[SI-LIST] Re: anlog and digital power plane isolation with ferrite bead good idea?

  • From: "Joel Brown" <joel@xxxxxxxxxx>
  • To: "'Doug Smith'" <doug@xxxxxxxxxx>, <si-list@xxxxxxxxxxxxx>
  • Date: Tue, 4 Jan 2011 09:00:02 -0800

I have found that using our Agilent 12 GHz differential probes work well for
this. They can measure noise on power rails up to 5 VDC.
Normally they are used for looking at high speed differential signals.

Joel


-----Original Message-----
From: si-list-bounce@xxxxxxxxxxxxx [mailto:si-list-bounce@xxxxxxxxxxxxx] On
Behalf Of Doug Smith
Sent: Monday, January 03, 2011 11:02 PM
To: si-list@xxxxxxxxxxxxx
Subject: [SI-LIST] Re: anlog and digital power plane isolation with ferrite
bead good idea?

Hi Joel and the group,

Something to watch out for regarding measurements. If you know what 
waveshape to expect, say a clock waveform, then problems with the 
measurement will be obvious. But with power supply noise, you may not 
know what it looks like on the scope (if you are making time domain 
measurements). The problem is that there are common measurement problems 
that can add 50% or more to the peak to peak amplitude of power ripple 
at some frequencies. Generally it happens in the upper octave of the 
bandwidth of many probes. Only (active) probes with damping resistors on 
the tip are relatively immune to this effect. Some active differential 
and single ended probes have a lot of overshoot with just the inductance 
of the smallest tip that comes with the probe, especially if the probe 
design is older than six years or so. I have seen problems with both 
probe resonance (above) and probe pickup of noise that is not actually 
on the signal being measured but rather elsewhere in the circuit or even 
the room.

Doug

On 1/3/11 7:08 PM, Joel Brown wrote:
> I encounter this very frequently when it comes to designing with parts
that
> have separate analog and/or PLL power rails. It is very common for
> manufacturers of these parts to recommend either in a datasheet,
application
> note or reference design to use a ferrite bead which in theory could
reduce
> the noise that is present on the digital power supplies. Sometimes a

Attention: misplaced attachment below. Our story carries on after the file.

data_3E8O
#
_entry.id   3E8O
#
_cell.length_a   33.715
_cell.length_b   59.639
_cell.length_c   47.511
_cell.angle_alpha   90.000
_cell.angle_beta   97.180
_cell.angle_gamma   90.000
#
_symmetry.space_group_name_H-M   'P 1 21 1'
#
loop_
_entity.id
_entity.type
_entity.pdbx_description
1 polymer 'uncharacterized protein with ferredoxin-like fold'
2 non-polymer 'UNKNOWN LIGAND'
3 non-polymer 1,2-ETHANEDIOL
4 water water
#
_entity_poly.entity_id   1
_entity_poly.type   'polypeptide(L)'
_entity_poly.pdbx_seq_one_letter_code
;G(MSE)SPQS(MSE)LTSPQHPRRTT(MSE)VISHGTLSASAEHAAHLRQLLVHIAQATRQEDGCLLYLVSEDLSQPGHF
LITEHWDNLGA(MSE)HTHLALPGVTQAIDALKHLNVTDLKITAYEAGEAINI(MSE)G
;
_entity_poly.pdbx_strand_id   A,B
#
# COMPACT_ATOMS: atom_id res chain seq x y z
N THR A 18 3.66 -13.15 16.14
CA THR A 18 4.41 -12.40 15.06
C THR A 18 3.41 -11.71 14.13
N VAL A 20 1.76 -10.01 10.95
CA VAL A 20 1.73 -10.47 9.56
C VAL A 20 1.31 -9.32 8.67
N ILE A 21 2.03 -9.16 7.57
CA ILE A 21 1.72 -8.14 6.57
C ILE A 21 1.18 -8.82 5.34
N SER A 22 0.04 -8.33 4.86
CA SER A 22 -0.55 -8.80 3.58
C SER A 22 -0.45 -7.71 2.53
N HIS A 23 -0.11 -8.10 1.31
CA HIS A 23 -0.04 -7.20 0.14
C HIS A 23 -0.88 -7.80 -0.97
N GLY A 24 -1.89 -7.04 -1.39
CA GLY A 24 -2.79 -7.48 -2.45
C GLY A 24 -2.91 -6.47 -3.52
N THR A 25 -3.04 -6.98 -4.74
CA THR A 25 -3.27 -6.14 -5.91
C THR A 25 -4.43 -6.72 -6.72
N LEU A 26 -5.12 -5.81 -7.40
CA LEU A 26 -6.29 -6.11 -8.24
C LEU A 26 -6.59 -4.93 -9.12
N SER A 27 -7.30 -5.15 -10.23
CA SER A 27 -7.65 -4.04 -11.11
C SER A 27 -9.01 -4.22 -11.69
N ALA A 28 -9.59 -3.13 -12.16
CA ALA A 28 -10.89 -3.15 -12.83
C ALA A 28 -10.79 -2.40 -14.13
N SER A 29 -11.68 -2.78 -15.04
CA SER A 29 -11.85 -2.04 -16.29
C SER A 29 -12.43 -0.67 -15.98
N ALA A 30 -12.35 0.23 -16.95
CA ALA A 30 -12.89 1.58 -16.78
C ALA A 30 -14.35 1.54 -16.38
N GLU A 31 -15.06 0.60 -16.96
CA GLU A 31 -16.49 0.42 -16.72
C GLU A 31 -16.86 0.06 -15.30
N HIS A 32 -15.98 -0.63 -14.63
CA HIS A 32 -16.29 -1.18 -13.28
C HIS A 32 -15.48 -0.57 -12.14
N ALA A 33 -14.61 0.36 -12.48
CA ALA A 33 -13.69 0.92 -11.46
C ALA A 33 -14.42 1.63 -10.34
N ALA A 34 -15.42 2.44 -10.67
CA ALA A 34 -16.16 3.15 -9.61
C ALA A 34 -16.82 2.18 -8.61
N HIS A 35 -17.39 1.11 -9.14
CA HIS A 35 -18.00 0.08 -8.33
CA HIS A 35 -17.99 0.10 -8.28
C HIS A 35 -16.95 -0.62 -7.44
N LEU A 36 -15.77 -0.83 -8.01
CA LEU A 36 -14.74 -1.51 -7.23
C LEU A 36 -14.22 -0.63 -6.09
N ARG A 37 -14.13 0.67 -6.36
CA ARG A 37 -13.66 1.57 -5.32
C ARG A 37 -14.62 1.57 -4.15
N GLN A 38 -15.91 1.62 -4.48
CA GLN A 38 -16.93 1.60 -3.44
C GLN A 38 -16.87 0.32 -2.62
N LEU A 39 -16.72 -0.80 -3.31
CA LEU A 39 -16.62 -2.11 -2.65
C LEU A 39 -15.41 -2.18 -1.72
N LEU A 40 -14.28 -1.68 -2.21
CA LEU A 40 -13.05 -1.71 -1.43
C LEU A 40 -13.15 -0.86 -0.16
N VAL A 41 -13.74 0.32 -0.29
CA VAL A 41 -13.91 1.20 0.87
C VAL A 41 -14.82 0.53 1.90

> manufacturers P/N is given for the ferrite bead and sometimes no
information
> is given. For me when dealing with a vendor a typical scenario would be
like
> this:
>
> Submit a question to mysupport.com "what are the noise and ripple
> requirement of the analog and PLL power inputs"
>
> Answer one week later "Just follow the reference design, we have tested it
> and it works. If you don't follow it then good luck".
>
> My options are as follows:
>
> Do a PDN analysis of the whole board and determine if the noise is low
> enough to directly connect the analog and/or PLL to the digital power.
> In reality this is a guesstimate because you can with some serious work
> determine with some degree of accuracy the PDN impedance but no IC
> manufacturer will tell you the input power current vs frequency
> characteristics of their part which is what you need to know what the
noise
> voltage will actually be.
>
> Do an analysis of the ferrite / capacitor network to see how it behaves
and
> look for problems like resonances.
>
> Replace or supplement the ferrite bead with a linear regulator to further
> reduce the noise. This only works for certain frequencies that the
regulator
> will reject input noise.
>
> In the end whatever I choose to do, I think making noise measurements on
the
> actual circuit is probably the most useful piece of information. If I
didn't
> get it right then I can tweak the ferrite or capacitors to get it working.
> This hasn't happened yet.
>
> Its too bad that the manufacturers of ICs can't come up with some
> standardized way specifying current and noise on power pins. Everybody has
> IBIS or SPICE models of the signal I/O pins but when it comes to power
it's
> a black hole.
>
> Joel
>
>
>
>
>
> -----Original Message-----
> From: si-list-bounce@xxxxxxxxxxxxx [mailto:si-list-bounce@xxxxxxxxxxxxx]
On
> Behalf Of Dan Smith
> Sent: Monday, January 03, 2011 1:34 PM
> To: steve weir
> Cc: Lee Ritchey; Dong Kim; si-list@xxxxxxxxxxxxx; Istvan Novak; liuluping
> 41830
> Subject: [SI-LIST] Re: anlog and digital power plane isolation with
ferrite
> bead good idea?
>
> Steve that is a good point.  Dong, in my experience the most difficult
piece
> of the design (of late, all my designs) is getting the requirements out of
> the vendors.  I use a common spreadsheet that I customize for each chip.
I
> then ask the vendor to fill in all the blanks for me and those blanks are
> P/S ripple requirements over which frequencies that their chips is
> guaranteed to work.  With that, you have the requirements feeding into
your
> PDS design as Steve mentions.  In one case I did have to meet a 0.5%
ripple
> requirement (yeah, not a typo although I didn't believe it) so I did add
one
> RC filter to a low current pin.  But that has only been once in the last 5
> designs I did.
>
> I am empathetic with you because the vendor climb as described above is
very
> steep (and for me, I still haven't reached the top... :-) ).  At this
point
> I would say slightly better than half of the vendors now give me this
> information.
>
> Regards,
>
> Dan
>
> -----Original Message-----
> From: steve weir [mailto:weirsi@xxxxxxxxxx]